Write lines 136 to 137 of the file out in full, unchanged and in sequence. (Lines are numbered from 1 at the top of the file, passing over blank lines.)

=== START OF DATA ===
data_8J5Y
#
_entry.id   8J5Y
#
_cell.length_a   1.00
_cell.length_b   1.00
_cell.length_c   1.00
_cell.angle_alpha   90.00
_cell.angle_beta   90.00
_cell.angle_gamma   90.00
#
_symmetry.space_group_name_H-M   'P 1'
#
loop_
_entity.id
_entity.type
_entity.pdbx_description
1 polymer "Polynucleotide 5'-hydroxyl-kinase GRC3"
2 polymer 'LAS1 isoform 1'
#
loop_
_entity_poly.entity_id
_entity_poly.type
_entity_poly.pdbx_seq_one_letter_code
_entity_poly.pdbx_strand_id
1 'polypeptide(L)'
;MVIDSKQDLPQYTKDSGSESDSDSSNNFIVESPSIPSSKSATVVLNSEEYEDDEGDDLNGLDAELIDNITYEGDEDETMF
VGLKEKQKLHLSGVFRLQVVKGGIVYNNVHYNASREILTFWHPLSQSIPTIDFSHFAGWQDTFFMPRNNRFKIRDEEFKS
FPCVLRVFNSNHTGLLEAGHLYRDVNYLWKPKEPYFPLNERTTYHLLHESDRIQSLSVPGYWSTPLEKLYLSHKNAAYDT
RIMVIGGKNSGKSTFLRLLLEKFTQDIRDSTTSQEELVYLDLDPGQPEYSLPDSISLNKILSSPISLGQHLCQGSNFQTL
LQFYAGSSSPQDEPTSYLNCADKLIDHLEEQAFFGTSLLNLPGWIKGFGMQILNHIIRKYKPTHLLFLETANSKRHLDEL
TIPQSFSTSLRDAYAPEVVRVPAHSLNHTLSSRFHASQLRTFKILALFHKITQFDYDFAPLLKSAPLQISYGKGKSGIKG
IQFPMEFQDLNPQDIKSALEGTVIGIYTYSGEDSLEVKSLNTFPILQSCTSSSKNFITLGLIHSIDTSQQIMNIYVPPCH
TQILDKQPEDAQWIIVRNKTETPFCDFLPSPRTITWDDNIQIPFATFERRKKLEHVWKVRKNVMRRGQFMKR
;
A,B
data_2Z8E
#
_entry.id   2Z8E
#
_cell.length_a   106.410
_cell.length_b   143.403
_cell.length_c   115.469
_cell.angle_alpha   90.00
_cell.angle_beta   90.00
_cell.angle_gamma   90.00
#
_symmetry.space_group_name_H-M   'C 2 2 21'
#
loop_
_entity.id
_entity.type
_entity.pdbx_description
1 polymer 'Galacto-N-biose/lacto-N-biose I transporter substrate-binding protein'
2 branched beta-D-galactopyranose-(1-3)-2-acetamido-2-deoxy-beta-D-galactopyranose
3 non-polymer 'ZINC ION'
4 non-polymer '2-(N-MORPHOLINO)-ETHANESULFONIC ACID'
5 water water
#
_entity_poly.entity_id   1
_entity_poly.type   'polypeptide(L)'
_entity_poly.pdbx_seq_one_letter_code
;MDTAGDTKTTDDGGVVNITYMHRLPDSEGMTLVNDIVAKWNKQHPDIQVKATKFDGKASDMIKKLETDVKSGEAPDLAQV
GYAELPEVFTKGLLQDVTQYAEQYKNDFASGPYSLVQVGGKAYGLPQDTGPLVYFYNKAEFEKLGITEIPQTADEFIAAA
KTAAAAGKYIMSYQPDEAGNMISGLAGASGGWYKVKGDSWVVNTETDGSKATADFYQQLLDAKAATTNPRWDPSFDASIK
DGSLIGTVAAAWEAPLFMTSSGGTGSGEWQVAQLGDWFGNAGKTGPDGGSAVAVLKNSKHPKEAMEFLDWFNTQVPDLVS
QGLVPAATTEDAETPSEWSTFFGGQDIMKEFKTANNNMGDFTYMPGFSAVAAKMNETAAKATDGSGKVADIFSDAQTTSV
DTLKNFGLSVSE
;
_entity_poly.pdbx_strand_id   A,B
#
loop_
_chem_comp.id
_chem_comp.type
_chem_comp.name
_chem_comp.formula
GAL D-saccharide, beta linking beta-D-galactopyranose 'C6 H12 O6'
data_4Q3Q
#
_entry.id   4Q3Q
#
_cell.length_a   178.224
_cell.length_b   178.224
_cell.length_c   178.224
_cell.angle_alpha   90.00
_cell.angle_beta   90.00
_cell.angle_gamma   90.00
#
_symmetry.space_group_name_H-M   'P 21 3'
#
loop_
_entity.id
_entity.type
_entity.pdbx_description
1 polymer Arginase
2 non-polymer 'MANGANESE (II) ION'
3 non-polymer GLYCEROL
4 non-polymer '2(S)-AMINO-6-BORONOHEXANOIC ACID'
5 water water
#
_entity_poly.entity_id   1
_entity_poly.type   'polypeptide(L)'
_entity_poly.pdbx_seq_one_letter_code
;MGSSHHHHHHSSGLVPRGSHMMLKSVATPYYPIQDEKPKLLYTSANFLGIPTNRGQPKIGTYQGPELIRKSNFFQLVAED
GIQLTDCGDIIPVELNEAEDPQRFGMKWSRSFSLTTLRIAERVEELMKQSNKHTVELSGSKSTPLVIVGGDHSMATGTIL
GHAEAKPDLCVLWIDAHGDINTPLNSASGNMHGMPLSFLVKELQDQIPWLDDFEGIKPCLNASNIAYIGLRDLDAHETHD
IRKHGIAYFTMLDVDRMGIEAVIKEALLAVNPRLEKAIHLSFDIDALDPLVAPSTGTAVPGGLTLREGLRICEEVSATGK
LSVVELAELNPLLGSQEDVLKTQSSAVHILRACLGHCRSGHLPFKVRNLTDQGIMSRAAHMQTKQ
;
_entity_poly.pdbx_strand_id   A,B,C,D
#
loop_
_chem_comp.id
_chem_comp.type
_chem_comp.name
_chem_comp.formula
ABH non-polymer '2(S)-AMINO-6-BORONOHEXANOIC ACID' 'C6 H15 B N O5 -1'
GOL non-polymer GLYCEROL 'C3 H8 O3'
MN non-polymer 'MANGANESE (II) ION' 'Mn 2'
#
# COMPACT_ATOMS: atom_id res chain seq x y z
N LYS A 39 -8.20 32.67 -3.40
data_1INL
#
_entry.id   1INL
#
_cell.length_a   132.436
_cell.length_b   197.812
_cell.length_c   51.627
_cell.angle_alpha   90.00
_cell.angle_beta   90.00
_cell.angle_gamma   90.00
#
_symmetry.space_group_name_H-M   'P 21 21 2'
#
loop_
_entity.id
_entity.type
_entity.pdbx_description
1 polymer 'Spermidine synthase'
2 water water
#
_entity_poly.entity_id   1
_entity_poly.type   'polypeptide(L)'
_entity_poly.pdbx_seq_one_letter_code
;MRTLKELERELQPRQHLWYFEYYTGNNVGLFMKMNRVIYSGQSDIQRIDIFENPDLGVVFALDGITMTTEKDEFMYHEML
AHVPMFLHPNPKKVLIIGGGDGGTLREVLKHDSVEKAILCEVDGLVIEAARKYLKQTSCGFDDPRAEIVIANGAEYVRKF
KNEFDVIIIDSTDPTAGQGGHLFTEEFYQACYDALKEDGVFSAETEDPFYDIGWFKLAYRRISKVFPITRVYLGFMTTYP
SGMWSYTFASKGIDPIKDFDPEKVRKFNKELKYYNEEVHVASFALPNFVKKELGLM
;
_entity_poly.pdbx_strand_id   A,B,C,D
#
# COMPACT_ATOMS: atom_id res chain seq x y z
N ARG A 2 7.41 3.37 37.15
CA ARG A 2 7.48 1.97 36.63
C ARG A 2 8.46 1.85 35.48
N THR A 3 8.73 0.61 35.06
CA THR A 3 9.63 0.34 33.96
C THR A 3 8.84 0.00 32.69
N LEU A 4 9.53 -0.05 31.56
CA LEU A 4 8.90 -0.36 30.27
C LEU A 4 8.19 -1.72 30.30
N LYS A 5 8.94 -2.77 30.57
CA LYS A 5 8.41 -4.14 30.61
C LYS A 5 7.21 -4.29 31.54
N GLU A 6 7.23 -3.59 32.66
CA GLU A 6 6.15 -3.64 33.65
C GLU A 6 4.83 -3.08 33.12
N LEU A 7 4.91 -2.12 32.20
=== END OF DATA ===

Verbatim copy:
loop_
_entity.id